Using THC for epilepsy in Colombia

By Julian Caicedo

Julián Caicedo is a Colombian engineer. For the last 20 years has been experimenting with cannabis cultivation. In 2013 he founded "Anandamide Gardens", a firm which is pioneering research into the medicinal use of cannabis in Colombia.
Julián Caicedo is associated with the BIMAC (Molecular biology, environmental and cancer group) and the GEA (Environmental studies research group) at the University of El Cauca. His work involves gathering, systematising and analysing clinical data with doctors from throughout the country who have databases of thousands of patients to monitor response to treatments with different cannabinoid ratios.
He has participated in cannabis symposia around the world and is an active member of the IACM (International Association for Cannabinoid Medicines). He was a founder member of the 'Grupo Curativa' (Group Healing) and works in collaboration with Fundación Daya in Chile and CBD Project in California. His is currently developing protocols for clinical trials and research with the Curativa group and working on educational information on the endocannabinoid system as well as running Anandamide Gardens.

In recent years, there has been increased interest in certain CBD-rich strains of cannabis for treating a wide range of human conditions in several countries. Legislators are starting to relax the restrictions on medicinal cannabis and professionals from the health field are increasingly looking at the potential of therapy using secondary metabolites of the cannabis plant.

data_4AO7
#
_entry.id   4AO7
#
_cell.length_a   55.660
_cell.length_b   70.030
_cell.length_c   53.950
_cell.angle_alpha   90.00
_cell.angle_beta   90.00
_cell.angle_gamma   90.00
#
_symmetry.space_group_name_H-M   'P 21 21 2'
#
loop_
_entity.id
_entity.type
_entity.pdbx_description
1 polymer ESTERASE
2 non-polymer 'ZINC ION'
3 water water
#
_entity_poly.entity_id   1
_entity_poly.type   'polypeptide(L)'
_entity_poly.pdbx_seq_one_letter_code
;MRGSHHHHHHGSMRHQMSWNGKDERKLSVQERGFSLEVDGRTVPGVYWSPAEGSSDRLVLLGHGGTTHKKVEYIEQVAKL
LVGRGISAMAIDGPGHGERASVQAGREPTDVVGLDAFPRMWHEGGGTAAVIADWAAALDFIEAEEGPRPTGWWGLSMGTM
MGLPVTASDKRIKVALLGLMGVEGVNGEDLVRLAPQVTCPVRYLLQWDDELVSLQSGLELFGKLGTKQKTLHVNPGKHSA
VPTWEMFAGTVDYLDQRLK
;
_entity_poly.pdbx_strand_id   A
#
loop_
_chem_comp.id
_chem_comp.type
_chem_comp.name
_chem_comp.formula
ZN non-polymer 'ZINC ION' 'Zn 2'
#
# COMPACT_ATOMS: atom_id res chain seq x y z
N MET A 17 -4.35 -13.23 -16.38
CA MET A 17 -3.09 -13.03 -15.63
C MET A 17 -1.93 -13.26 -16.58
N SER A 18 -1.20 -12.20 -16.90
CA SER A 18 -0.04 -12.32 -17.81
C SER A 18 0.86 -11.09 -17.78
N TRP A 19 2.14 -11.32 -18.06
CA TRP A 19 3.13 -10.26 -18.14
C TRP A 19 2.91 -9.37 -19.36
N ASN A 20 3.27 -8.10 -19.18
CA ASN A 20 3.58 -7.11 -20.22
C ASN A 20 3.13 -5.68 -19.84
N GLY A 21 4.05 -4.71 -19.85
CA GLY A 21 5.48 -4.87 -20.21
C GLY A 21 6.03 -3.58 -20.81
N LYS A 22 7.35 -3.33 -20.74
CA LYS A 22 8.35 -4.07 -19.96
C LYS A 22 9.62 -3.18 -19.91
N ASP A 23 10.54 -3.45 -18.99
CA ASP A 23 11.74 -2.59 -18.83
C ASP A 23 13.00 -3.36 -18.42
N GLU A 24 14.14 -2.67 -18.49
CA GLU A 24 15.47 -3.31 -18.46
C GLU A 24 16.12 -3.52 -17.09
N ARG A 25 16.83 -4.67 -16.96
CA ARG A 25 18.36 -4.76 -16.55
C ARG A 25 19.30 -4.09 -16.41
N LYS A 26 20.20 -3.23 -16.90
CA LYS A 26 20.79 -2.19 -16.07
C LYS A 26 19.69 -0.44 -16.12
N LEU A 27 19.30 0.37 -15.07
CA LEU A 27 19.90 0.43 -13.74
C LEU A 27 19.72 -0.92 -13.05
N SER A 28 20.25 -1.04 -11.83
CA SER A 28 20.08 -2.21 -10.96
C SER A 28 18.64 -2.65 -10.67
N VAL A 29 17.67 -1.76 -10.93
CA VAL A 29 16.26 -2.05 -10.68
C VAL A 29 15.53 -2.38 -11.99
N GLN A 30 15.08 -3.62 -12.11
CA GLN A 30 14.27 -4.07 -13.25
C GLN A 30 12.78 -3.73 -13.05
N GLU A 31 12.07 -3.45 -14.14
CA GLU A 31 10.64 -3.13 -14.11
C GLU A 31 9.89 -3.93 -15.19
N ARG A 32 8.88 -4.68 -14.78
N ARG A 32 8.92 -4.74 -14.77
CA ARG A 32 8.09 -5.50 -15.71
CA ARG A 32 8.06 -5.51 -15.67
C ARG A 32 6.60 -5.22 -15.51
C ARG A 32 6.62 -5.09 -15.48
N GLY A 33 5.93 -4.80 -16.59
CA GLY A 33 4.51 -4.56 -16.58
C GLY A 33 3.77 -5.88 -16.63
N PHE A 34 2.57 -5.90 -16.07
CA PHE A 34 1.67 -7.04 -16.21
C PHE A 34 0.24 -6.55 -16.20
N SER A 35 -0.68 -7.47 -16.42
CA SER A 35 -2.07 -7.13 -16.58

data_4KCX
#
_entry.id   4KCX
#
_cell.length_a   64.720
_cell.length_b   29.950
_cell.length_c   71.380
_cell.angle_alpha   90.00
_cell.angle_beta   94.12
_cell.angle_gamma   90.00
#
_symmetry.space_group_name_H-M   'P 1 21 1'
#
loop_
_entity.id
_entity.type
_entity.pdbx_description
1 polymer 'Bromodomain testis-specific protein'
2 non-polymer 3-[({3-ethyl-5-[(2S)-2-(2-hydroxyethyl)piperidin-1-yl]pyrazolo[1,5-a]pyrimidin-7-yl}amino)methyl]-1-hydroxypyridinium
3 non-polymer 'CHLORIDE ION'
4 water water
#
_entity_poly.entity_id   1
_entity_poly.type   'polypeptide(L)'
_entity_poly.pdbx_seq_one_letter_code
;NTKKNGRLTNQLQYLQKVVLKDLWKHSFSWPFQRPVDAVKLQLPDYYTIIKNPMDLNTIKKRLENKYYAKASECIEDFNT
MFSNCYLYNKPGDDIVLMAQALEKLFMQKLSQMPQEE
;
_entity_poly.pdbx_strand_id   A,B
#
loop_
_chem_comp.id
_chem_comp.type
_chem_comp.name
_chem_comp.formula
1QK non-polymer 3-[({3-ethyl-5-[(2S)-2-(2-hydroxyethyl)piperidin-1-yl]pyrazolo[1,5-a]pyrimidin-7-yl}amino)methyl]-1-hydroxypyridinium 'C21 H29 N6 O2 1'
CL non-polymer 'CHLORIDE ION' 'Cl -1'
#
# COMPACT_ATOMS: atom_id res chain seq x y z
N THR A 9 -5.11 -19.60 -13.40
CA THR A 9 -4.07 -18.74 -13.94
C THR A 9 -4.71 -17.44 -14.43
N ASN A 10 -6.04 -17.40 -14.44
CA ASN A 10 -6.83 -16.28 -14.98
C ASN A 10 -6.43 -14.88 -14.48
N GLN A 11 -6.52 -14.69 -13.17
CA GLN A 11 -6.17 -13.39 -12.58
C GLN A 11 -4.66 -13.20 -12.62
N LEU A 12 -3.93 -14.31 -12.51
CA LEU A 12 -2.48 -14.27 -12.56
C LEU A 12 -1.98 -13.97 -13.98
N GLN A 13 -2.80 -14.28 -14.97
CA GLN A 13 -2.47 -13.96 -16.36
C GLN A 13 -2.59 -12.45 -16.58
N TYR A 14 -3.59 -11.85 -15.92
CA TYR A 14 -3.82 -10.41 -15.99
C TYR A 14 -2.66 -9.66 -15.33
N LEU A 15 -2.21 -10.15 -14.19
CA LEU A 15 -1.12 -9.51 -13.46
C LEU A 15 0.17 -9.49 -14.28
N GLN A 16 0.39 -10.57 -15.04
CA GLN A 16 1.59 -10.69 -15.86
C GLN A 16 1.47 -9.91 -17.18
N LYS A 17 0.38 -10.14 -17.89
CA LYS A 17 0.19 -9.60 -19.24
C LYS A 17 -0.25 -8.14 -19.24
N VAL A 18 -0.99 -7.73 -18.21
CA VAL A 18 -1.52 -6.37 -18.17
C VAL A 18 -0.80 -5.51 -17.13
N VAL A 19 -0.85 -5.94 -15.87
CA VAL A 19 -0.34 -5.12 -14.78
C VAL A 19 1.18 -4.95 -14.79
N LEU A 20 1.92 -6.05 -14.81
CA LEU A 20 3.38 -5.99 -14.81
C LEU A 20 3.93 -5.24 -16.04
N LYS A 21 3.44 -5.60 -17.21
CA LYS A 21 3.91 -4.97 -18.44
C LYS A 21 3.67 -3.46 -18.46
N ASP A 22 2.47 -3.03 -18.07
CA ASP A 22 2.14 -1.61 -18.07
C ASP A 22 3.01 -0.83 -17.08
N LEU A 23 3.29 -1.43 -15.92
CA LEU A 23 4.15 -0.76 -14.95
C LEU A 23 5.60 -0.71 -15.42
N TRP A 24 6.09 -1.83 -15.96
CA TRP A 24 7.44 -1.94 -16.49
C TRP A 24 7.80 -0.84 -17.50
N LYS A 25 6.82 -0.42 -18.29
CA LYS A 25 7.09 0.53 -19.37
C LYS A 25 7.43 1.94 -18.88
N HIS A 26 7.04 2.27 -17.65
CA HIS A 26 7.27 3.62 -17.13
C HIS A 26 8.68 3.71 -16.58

In Colombia, the latest reforms of the regulations and laws on medicinal cannabis have been promoted by local researchers, patients, carers and parents of epilepsy patients – who in many cases had exhausted the possibilities of traditional remedies without finding any effective treatment and were desperately looking for some relief from the condition, which is so difficult to treat.

The previous legislation (Act 30/1986 of the Republic of Colombia) already allowed health workers in the country to prescribe cannabis for therapeutic use. In some indigenous communities, marijuana was used in traditional healing practices, together with coca leaves and poppies. In the 1980s, Colombia suffered a long and brutal war between the drug cartels who came to dominate the international demand for coca, poppies and marijuana, making vast fortunes at the expense of thousands of lives. Ultimately, the blame lay with prohibition; marginal substance abuse became a major public health issue and was commonly associated with crime. In those circumstances, it was unthinkable for the medical community or patients to turn to cannabis as a medicinal alternative. More recently, at the end of 2015, the Colombian Ministry for Health issued a decree regulating Act 30 of 1986 for the medicinal use of cannabis derivatives and in August 2016, Congress passed a new law regulating medicinal use of marijuana and allowing commercial cultivation, processing and exportation of derived products. The Colombian government sees the new legislation as a step in changing the country's repressive anti-drug laws and orienting them more towards public health, benefitting many patients. It has called on practitioners and researchers to conduct work in this area.